And six in 10 said that U.S. aid to Egypt should be reduced or eliminated. Cairo gets more than $1 billion in U.S. aid per year.

The poll was conducted last month well before this week's outburst of new violence. A Pew Research Center survey conducted around the same time found a drop in the number of people who said the unrest in Egypt was very important to American interests -- Fred.

WHITFIELD: Thanks so much, Paul Steinhauser. Appreciate that.

So those polls show most Americans favor a cautious approach, but the escalation of violence also means the White House is finding itself with fewer options in its military alliance with Egypt. The biggest move so far has been the canceling of joint military exercises scheduled for next month.

James "Spider" Marks is CNN's analyst and former commanding general of the U.S. army intelligence center. All right -- good to see you.


WHITFIELD: I'm doing pretty good.

So explain this military relationship between the U.S. and Egypt. Why is this so important strategically?

MARKS: Well, first of all, it's in the very, very volatile obviously very important Middle East. The Suez Canal runs right through Egypt and in order for oil to transit, commerce to transit, freedom of any type of activity, you need to have access to the Suez Canal. So the United States' presence in that region is incredibly important.

Also Israel is a neighbor of Egypt. And over the course of the last three decades, Israel and Egypt have figured out how to cooperate and get along. That's extremely important and it's been the anchor of our stability in the region for that amount of time.

The actual military exercises that have been in place with Egypt since 1980 followed the Camp David Accords that were in place and have been an ongoing exercise series with not only the Egyptian military but other friends and allies in the region and have been quite successful in terms of establishing forms of military interoperability. That means how do you work together both at the highest strategic levels and then field training exercise at the very lowest levels, and those are trust-building exercises. We figure out how they work, they figure out how we work, and our military equipment, our training, our education, and our doctrine look very, very much the same. So it's an important relationship that we can't abandon.

Now, the fact that the President has canceled Bright Star, which is the name of the exercise for this year is not a big deal. We'll be able to overcome that, but I do think the aid that we provide Egypt is important and we need to hold onto that, not declare that we're going to withdraw it.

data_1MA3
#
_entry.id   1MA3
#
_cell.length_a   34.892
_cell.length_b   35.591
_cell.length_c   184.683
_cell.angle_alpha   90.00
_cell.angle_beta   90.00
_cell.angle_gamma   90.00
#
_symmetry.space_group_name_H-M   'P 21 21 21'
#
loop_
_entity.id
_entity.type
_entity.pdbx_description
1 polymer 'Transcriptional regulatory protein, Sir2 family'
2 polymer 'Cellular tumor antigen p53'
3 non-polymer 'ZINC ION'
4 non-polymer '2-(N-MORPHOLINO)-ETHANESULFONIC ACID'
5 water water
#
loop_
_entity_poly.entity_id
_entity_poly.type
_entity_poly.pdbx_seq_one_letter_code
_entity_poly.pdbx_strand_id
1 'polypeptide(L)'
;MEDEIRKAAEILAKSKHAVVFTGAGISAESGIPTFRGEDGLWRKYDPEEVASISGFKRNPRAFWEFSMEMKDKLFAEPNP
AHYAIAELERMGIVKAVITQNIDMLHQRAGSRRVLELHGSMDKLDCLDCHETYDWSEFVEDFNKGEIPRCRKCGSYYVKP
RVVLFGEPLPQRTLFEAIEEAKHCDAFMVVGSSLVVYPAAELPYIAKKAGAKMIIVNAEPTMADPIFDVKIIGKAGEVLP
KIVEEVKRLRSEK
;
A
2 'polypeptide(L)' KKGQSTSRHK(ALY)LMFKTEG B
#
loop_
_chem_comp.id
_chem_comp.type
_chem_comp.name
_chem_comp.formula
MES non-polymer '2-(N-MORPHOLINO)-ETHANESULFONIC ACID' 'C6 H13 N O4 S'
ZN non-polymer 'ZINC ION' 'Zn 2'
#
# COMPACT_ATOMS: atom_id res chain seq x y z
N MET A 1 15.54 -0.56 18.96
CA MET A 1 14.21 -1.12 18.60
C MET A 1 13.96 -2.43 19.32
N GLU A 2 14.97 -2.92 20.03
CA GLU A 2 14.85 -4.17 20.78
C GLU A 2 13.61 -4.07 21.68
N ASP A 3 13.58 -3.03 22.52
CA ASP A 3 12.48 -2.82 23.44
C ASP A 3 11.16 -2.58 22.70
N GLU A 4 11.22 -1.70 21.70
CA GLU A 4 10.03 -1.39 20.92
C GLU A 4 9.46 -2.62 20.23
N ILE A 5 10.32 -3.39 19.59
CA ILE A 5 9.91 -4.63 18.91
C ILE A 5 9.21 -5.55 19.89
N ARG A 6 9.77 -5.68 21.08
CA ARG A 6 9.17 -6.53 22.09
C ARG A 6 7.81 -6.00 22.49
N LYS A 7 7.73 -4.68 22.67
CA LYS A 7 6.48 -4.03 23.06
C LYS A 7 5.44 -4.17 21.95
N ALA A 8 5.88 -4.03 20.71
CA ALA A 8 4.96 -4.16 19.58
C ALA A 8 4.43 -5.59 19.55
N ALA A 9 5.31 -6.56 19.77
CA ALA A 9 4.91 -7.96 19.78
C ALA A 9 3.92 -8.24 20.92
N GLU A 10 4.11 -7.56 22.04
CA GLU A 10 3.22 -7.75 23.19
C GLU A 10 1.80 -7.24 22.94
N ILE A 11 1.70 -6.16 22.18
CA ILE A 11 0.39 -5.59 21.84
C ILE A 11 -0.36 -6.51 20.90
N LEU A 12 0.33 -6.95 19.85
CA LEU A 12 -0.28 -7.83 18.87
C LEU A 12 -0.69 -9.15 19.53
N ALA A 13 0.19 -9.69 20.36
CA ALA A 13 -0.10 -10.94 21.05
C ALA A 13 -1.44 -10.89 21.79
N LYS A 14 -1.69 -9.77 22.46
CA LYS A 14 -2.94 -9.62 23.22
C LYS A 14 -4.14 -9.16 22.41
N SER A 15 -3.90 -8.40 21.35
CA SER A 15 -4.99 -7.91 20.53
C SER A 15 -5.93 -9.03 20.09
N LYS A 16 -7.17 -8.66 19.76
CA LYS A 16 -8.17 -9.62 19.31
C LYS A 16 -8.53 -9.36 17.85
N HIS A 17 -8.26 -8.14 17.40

WHITFIELD: What if it were to be temporarily suspended, not necessarily ended throughout, but suspended as a result of the current turmoil?

MARKS: Well, absolutely. I mean, you could suspend it and say, look, here is the quid pro quo. You do this, we'll then reinstate. There could also be some -- what's known as either civilian or commercial aid that could take place through USAID. That's not as significant in terms of its size and its ability to impact what's going on.

What has to happen right now clearly, Fred, is that the violence has to subside so the only way that's going to happen is through some type of military action. Diplomacy at this point has a very strong military flavor.

WHITFIELD: What do you mean military action? Meaning U.S. military involvement in the crisis in trying to quiet things down? What do you mean by that?

MARKS: No, Fred, not at all. What I mean is those relationships are in place. They're very strong. They're very broad. They're very rich in terms of their culture and history.

The United States does have influence, but they are losing that influence, and the key influence they have right now is that our militaries cooperate and they know each other awfully well.

What we should do immediately is we should have a very open communications with the Egyptians. I'm confident we are, and most of those are probably back channel coms and we need to get the military -- the Egyptian military, to reduce their -- change, alter their rules of engagement. They should be armed but they should have very strict engagement criteria. They should not be shooting into those crowds.

Look, the Muslim Brotherhood is not a large, significant threat. It's losing its relevance. The people don't want them there anymore. They've lost their -- any form of legitimacy, and it can subside if the military can learn to act with a little more restraint, which it has not yet demonstrated. That will happen --